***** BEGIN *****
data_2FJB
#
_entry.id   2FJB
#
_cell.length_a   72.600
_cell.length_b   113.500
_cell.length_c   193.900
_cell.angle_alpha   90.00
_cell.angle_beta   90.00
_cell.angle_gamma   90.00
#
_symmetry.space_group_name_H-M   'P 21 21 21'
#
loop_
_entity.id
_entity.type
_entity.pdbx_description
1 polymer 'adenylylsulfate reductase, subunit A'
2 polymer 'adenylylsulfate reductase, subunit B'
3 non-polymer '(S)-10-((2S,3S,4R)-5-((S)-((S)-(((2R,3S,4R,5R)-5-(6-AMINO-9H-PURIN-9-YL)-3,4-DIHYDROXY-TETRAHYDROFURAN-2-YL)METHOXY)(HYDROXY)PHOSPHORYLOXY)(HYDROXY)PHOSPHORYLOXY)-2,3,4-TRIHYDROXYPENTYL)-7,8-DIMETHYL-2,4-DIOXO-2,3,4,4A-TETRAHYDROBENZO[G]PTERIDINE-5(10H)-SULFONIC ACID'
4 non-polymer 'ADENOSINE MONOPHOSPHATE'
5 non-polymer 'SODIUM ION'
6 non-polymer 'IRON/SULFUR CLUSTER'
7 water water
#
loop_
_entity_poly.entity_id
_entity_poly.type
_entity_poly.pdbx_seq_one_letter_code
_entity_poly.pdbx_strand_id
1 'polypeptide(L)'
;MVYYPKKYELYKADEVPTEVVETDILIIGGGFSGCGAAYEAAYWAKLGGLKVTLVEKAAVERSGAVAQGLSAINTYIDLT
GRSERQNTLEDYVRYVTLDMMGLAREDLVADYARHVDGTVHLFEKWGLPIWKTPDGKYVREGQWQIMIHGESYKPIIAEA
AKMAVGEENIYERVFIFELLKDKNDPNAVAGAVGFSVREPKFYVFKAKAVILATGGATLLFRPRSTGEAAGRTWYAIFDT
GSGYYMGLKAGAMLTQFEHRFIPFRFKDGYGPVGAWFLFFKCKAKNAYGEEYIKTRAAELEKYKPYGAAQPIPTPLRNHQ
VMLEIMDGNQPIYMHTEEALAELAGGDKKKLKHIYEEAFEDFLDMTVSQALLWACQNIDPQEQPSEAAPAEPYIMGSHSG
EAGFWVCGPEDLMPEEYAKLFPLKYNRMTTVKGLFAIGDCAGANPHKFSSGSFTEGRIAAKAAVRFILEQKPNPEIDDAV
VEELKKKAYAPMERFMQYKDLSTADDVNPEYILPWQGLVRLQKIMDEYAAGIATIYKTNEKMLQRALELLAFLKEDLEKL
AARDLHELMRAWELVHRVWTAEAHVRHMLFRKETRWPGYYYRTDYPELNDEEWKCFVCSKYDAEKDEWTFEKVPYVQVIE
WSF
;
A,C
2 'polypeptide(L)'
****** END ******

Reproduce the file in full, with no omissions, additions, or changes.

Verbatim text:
data_2FJB
#
_entry.id   2FJB
#
_cell.length_a   72.600
_cell.length_b   113.500
_cell.length_c   193.900
_cell.angle_alpha   90.00
_cell.angle_beta   90.00
_cell.angle_gamma   90.00
#
_symmetry.space_group_name_H-M   'P 21 21 21'
#
loop_
_entity.id
_entity.type
_entity.pdbx_description
1 polymer 'adenylylsulfate reductase, subunit A'
2 polymer 'adenylylsulfate reductase, subunit B'
3 non-polymer '(S)-10-((2S,3S,4R)-5-((S)-((S)-(((2R,3S,4R,5R)-5-(6-AMINO-9H-PURIN-9-YL)-3,4-DIHYDROXY-TETRAHYDROFURAN-2-YL)METHOXY)(HYDROXY)PHOSPHORYLOXY)(HYDROXY)PHOSPHORYLOXY)-2,3,4-TRIHYDROXYPENTYL)-7,8-DIMETHYL-2,4-DIOXO-2,3,4,4A-TETRAHYDROBENZO[G]PTERIDINE-5(10H)-SULFONIC ACID'
4 non-polymer 'ADENOSINE MONOPHOSPHATE'
5 non-polymer 'SODIUM ION'
6 non-polymer 'IRON/SULFUR CLUSTER'
7 water water
#
loop_
_entity_poly.entity_id
_entity_poly.type
_entity_poly.pdbx_seq_one_letter_code
_entity_poly.pdbx_strand_id
1 'polypeptide(L)'
;MVYYPKKYELYKADEVPTEVVETDILIIGGGFSGCGAAYEAAYWAKLGGLKVTLVEKAAVERSGAVAQGLSAINTYIDLT
GRSERQNTLEDYVRYVTLDMMGLAREDLVADYARHVDGTVHLFEKWGLPIWKTPDGKYVREGQWQIMIHGESYKPIIAEA
AKMAVGEENIYERVFIFELLKDKNDPNAVAGAVGFSVREPKFYVFKAKAVILATGGATLLFRPRSTGEAAGRTWYAIFDT
GSGYYMGLKAGAMLTQFEHRFIPFRFKDGYGPVGAWFLFFKCKAKNAYGEEYIKTRAAELEKYKPYGAAQPIPTPLRNHQ
VMLEIMDGNQPIYMHTEEALAELAGGDKKKLKHIYEEAFEDFLDMTVSQALLWACQNIDPQEQPSEAAPAEPYIMGSHSG
EAGFWVCGPEDLMPEEYAKLFPLKYNRMTTVKGLFAIGDCAGANPHKFSSGSFTEGRIAAKAAVRFILEQKPNPEIDDAV
VEELKKKAYAPMERFMQYKDLSTADDVNPEYILPWQGLVRLQKIMDEYAAGIATIYKTNEKMLQRALELLAFLKEDLEKL
AARDLHELMRAWELVHRVWTAEAHVRHMLFRKETRWPGYYYRTDYPELNDEEWKCFVCSKYDAEKDEWTFEKVPYVQVIE
WSF
;
A,C
2 'polypeptide(L)'